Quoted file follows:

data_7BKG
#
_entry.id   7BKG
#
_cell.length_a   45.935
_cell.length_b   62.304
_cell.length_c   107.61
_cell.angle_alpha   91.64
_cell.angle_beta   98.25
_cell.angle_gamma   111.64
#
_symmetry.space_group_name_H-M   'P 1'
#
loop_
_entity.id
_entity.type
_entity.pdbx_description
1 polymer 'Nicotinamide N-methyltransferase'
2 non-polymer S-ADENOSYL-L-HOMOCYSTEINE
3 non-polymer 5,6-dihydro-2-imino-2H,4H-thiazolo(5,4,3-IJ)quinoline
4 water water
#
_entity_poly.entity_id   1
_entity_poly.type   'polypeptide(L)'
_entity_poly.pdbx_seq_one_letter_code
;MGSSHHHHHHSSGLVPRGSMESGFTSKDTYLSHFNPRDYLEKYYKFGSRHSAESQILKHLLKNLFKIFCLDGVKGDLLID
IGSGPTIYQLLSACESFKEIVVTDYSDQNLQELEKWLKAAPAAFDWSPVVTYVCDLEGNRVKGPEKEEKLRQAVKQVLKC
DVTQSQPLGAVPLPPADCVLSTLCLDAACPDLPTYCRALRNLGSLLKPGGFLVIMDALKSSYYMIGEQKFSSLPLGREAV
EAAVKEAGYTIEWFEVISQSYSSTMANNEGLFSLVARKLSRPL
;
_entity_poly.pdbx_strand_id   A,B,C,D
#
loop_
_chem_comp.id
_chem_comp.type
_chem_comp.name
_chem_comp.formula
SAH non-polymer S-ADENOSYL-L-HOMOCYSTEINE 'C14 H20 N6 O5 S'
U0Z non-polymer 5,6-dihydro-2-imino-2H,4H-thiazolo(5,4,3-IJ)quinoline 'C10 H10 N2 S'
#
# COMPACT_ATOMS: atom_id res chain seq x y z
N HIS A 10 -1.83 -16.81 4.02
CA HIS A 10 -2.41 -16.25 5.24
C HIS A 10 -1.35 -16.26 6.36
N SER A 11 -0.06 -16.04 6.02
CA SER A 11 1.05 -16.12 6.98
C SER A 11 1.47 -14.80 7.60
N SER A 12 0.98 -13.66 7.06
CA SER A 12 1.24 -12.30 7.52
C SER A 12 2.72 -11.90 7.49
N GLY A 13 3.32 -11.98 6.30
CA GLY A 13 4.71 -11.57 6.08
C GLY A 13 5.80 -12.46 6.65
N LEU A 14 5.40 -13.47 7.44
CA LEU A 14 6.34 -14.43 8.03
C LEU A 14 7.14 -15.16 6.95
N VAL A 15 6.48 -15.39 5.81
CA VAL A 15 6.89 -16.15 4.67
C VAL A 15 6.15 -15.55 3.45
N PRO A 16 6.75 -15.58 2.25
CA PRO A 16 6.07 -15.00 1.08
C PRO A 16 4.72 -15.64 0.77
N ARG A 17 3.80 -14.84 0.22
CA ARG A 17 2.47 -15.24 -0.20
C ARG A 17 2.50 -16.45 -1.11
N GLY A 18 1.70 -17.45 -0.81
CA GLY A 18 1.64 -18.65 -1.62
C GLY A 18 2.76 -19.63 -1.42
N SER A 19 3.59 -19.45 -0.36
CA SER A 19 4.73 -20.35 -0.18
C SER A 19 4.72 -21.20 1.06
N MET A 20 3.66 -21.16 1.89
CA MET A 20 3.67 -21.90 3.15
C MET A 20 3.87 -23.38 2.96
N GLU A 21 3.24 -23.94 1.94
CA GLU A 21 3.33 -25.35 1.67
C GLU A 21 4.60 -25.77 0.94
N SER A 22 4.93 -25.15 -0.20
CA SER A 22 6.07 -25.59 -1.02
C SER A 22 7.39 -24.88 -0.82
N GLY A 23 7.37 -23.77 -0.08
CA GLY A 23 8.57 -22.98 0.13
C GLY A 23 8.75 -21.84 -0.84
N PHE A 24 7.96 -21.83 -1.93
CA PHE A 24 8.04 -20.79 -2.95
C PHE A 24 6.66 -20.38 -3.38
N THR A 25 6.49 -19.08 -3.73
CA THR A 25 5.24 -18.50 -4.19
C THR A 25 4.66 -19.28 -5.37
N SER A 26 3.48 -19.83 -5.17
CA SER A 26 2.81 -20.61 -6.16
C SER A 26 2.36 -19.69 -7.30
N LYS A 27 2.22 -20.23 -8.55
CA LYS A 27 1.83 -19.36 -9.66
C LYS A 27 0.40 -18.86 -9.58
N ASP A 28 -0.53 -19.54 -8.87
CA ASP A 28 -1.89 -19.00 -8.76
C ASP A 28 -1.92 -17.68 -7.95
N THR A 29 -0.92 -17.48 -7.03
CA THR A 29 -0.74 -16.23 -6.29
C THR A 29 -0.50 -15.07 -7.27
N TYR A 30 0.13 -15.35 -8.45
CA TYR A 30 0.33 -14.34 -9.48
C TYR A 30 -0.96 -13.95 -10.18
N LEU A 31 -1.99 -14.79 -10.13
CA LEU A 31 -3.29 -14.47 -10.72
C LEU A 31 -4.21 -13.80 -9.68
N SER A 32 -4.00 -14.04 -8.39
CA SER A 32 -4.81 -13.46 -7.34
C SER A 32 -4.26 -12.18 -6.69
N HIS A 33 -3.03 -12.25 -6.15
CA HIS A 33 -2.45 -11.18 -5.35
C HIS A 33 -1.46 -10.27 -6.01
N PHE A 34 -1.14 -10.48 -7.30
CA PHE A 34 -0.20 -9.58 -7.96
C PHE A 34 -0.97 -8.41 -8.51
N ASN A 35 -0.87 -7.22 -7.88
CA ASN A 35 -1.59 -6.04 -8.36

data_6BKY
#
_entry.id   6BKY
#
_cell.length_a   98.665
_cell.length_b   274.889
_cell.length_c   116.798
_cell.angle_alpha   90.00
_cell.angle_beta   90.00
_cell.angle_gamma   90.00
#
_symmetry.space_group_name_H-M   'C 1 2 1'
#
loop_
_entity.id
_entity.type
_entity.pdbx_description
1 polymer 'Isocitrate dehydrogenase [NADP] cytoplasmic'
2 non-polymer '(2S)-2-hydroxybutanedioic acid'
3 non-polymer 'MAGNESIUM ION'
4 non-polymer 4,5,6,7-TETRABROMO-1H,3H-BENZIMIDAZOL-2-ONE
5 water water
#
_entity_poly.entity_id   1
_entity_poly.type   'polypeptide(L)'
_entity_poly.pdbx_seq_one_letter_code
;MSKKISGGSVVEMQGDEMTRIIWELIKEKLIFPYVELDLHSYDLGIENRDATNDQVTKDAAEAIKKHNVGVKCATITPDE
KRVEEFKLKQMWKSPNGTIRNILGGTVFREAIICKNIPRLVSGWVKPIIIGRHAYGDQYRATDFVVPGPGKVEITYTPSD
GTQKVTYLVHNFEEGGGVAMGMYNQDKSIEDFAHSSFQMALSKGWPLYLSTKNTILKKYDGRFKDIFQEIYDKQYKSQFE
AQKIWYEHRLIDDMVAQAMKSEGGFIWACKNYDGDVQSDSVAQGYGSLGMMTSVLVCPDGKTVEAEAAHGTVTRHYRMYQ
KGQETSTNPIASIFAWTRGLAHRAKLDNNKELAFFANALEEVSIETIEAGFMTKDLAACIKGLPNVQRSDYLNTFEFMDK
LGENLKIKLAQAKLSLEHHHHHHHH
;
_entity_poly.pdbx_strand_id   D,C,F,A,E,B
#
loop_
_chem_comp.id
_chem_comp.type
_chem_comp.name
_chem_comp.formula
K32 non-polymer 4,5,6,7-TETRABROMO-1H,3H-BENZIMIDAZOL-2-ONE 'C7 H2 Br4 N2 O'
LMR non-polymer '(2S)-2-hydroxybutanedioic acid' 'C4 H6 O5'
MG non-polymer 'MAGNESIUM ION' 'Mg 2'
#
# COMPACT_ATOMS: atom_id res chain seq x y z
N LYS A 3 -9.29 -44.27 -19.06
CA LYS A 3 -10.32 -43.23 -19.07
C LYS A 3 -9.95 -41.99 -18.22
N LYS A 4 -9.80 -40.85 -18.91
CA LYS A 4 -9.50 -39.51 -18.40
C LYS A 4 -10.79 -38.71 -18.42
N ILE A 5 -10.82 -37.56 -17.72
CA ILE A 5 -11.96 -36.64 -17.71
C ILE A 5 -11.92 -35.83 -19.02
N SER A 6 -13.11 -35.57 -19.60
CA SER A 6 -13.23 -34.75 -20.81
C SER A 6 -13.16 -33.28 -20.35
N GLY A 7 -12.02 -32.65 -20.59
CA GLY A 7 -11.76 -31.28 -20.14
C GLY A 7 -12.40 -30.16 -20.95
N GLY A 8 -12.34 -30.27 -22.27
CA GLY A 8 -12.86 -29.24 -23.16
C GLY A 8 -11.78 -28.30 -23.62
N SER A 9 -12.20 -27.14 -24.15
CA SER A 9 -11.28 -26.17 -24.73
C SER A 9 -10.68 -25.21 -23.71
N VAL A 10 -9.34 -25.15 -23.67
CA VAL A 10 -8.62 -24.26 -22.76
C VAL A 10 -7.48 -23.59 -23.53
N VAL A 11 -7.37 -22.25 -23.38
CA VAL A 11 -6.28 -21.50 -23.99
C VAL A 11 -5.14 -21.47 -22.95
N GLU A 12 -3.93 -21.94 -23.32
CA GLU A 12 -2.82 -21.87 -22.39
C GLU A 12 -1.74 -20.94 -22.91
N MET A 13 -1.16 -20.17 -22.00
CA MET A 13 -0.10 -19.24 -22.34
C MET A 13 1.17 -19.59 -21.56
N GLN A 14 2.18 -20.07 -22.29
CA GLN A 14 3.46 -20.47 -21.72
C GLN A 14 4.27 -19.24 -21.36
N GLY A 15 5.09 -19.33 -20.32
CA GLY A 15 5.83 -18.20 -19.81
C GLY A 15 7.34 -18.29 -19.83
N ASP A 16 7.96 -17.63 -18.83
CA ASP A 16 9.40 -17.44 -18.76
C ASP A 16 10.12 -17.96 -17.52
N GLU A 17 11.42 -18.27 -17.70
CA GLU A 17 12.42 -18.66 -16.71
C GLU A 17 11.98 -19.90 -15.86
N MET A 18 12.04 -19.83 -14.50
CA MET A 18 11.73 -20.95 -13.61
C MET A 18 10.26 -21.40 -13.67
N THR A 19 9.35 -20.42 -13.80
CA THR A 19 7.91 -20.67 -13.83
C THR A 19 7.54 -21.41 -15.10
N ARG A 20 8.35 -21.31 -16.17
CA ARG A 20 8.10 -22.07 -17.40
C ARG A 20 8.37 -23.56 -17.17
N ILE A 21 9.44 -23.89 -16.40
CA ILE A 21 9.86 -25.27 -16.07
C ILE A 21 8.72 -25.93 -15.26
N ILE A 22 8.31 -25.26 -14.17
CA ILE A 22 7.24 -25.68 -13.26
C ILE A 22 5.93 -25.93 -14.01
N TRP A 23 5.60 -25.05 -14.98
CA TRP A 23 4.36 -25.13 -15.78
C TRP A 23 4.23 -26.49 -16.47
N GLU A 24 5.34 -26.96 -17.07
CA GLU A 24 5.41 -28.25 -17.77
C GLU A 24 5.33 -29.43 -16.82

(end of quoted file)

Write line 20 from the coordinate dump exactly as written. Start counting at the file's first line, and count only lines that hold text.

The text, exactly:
3 non-polymer 5,6-dihydro-2-imino-2H,4H-thiazolo(5,4,3-IJ)quinoline